In the spa, I get this question a lot. The most frequent mistakes I see have less to do with the spf level—which doesn't offer considerably more protection over spf30—and more to do with forgetting to reapply or failing to use a hat as a physical barrier.
I'm wearing my favorite sun hat in this photo. Read on for additional advice.
The Sun Protection Factor (SPF) measures the level of protection a sunscreen offers against the sun's harmful ultraviolet (UV) rays.
In general, the American Academy of Dermatology (AAD) recommends using a broad-spectrum sunscreen with an SPF of 30 or higher for daily use. This SPF level can provide adequate protection against about 97% of the sun's UVB rays. Higher SPFs, such as SPF 50 or 50+, can block slightly more UVB rays, but the difference is not significant. It's essential to remember that no sunscreen can provide 100% protection, so additional sun protection measures are also crucial.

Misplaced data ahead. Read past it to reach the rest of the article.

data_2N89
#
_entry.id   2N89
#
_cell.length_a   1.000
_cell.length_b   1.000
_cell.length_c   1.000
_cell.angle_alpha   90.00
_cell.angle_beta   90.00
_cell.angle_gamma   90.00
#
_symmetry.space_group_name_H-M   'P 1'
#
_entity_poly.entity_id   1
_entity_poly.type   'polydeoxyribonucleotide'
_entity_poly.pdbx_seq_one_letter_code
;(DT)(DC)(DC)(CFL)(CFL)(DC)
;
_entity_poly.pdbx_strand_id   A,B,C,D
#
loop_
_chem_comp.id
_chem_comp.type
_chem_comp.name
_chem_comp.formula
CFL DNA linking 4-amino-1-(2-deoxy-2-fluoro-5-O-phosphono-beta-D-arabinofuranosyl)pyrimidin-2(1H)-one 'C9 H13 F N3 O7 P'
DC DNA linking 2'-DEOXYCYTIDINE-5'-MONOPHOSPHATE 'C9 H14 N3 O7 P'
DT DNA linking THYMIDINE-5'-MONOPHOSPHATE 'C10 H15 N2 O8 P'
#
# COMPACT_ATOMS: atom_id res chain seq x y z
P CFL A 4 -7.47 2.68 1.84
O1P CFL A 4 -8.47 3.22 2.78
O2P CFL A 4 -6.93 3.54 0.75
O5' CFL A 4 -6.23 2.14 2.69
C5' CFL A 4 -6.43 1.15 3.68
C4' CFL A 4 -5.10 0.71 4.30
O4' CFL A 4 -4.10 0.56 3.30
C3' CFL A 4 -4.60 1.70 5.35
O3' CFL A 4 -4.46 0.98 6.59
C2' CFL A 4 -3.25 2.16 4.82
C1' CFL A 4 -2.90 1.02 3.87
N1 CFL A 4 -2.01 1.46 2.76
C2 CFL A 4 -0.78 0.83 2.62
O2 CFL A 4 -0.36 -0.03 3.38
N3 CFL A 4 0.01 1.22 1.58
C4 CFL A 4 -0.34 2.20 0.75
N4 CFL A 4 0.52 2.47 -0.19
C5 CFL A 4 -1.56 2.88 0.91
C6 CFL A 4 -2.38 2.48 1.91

Additionally, regardless of the SPF level, you should reapply sunscreen every two hours and after swimming or sweating heavily.
Apply generously: Use enough sunscreen to cover all exposed areas of your skin thoroughly. Don't forget commonly missed areas like the ears, back of the neck, and tops of feet.
Reapply regularly: Sunscreen should be reapplied every two hours, or more frequently if you're swimming or sweating.
Seek shade: Limit your sun exposure during peak hours (usually between 10 am and 4 pm), when the sun's rays are the strongest.
Wear protective clothing: Consider wearing wide-brimmed hats, long-sleeved shirts, and sunglasses to further protect your skin and eyes from the sun.
Use other sun-protective measures: Sunscreen should be just one part of your sun protection routine. Seek shade, wear protective clothing, and avoid tanning beds.
Choose water-resistant sunscreen: If you plan to be in the water or sweating, opt for a water-resistant sunscreen to ensure it stays effective longer.